We pitched out the first 120 metres as two pitches of low angle, thin ice. We passed bolted anchors near the top of the first pitch but kept going to use all the rope. Next, we walked up the snow through a semi-frozen creek to the bottom of some more ice that also wasn't particularly steep. We climbed this as two more 60 m pitches. It was a good warm up for me as this was the first ice I had been on this year. It was thin and you could see water flowing under some of the ice. It was pretty spectacular and spooky at the same time. Fortunately, the route wasn't wet and we were able to make good time through the lower sections.
Thin ice on pitch 2 with the upper pitches in sight
On my way up pitch 4 to the bottom of the steep ice
By the time we had arrived at the bottom of our 5th pitch of ice (a station protected by a single bolt) a few other parties had started up the route below us. Tiff and Kevin were a bit behind us and another party of two was right behind them. Kyle led out onto the crux pitch of the route and two more parties arrived! It was a busy day on cascade and I was thankful to be out in front despite our leisurely 10 am start. Pitch 5 and 6 are the real money pitches of Cascade. They are both long WI 3 pitches with great exposure over the highway and there were bolted stations at the top of both pitches. You would need 2 ropes to rappel off from the stations as the pitches are close to 60 metres each. The top of pitch 6 appears to be the top of the waterfall from the highway. There was a large bulge that you had to pull over and water was flowing right below a thin layer of ice. It was pretty nerve-wracking looking at the water below your picks and trying not to break through on the last steep moves below the anchor!
Kyle starts up pitch 5 - the crux of the day
Getting into steeper ice on the crux pitch
Pitch 6 goes up through the narrow notch
Sun was low in the sky by the time we got up high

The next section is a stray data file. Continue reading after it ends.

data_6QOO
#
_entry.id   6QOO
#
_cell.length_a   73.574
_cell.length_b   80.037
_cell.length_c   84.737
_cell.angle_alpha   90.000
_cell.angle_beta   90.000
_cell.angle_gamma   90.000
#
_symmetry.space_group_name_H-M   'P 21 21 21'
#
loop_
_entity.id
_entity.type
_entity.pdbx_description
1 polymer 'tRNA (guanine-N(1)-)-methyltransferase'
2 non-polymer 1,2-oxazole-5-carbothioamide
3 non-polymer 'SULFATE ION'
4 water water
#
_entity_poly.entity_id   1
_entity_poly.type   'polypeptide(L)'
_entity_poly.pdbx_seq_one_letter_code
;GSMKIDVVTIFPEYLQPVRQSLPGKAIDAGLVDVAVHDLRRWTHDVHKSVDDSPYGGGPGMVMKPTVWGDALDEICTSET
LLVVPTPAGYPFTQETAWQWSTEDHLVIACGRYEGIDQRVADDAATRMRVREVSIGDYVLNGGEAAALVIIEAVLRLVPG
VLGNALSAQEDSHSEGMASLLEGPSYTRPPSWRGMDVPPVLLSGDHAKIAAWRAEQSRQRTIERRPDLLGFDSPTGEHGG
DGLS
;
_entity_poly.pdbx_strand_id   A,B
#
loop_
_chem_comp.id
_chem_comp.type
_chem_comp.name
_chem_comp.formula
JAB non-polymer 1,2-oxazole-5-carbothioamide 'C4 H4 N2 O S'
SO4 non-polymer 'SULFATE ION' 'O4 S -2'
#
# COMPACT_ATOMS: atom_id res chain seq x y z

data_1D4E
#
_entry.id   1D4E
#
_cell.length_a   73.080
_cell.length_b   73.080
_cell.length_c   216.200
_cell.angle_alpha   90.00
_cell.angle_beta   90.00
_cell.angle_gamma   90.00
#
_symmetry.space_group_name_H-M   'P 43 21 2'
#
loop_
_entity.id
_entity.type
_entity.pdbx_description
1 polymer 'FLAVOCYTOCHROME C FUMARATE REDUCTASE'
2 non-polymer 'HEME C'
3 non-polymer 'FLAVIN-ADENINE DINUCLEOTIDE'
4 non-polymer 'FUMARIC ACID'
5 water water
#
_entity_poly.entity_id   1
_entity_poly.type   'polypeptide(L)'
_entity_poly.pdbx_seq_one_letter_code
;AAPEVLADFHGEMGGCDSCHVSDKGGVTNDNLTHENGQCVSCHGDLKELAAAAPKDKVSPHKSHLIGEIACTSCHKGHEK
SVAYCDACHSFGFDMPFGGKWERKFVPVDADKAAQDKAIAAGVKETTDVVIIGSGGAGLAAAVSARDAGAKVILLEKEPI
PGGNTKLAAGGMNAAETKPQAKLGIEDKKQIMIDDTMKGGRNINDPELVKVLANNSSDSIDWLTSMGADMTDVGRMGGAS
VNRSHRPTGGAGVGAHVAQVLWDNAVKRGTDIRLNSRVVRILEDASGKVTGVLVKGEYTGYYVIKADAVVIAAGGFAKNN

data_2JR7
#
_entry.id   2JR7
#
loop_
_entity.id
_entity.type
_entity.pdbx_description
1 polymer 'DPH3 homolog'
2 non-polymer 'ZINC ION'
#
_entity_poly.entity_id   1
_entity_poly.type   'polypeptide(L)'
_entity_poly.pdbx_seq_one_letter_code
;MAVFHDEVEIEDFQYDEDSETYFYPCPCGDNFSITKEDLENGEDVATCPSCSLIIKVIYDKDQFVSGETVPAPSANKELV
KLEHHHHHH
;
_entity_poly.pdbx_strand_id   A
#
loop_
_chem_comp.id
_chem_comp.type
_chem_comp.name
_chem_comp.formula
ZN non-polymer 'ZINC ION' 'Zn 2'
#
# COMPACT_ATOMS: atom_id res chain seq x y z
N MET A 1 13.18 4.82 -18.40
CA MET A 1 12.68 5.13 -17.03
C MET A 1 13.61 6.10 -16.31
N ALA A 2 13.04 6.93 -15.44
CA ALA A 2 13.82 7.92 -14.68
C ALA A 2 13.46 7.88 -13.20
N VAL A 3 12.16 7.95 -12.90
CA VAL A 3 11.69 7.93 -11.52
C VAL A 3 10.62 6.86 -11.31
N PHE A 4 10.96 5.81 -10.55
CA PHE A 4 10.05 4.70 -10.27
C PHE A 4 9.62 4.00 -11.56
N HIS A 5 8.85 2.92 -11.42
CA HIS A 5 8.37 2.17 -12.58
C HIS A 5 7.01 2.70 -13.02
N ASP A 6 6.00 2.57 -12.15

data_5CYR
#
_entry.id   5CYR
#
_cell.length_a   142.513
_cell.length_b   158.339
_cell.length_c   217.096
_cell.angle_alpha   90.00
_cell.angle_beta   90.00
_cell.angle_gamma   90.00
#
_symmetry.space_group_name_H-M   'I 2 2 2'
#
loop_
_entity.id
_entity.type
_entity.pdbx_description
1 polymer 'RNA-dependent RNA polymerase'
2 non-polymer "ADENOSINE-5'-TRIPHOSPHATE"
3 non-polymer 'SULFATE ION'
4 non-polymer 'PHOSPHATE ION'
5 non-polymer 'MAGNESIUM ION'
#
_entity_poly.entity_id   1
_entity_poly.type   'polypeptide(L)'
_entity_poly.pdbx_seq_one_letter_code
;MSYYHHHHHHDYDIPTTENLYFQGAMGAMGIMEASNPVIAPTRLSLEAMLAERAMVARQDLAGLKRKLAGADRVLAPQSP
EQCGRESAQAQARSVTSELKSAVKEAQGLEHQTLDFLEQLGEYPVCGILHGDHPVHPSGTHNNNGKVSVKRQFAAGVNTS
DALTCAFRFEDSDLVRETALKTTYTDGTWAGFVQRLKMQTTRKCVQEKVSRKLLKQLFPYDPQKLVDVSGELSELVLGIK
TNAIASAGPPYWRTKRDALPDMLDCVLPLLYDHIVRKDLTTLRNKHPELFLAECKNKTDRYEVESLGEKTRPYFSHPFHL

Looking down at Tiff from pitch 6 and the route we had climbed down below
Tiff finishing off the crux pitch
Either we had been really sheltered on the route, or the wind picked up a lot when we reached the top of pitch 6. Kyle was frozen and we threw all our layers on to warm up. We had briefly considered waiting for Tiff and Kevin who were a pitch and a bit behind us so that we could use the two ropes to rappel.  We quickly decided against it because we knew the walk off and didn't want to be dealing with passing the 3 other parties on the way down. Plus we figured the walk off would get us into the trees and out of the wind and that it would just maybe be faster than rappelling.
Cold but happy in the canyon
To access the walk-off, you have to walk up the gully for about 5 minutes then climb one more pitch of ice. The ice was actually quite sustained and steeper than it looked. Kyle was getting really tired after leading all day and freezing at the belays but he pulled off one more awesome lead up the left side to top us out.
Last pitch before the walk off (pitch 7)
Looking up the gully to top of Cascade and Kyle at his tree belay
Tiff and Kevin were still below us so we started walking down along the descent trail on lookers left of the gully just below Kyle's tree anchor. It was well trodden and easy to follow, with the one short rappel about 2/3rds of the way down. After that, it was smooth sailing back to the trailer where we fired up the stove to celebrate with some hot food and cold beer. The route had taken us just under 7 hours.
Strong winds were blowing snow and clouds over Rundle all day
Descending the walk off from Cascade (same as the walk off for Rogan's Gully and Mother's Day Buttress)
Tiff and Kevin showed up a while later in the dark. They had also suffered from the cold wind and Kevin was a bit delirious from the long day. He muttered something about how we shouldn't have taken someone onto the ice that wasn't meant for the ice, before having to rush off for dinner with his family! But after a warm meal and a good sleep, I think he was feeling a bit better about the whole experience!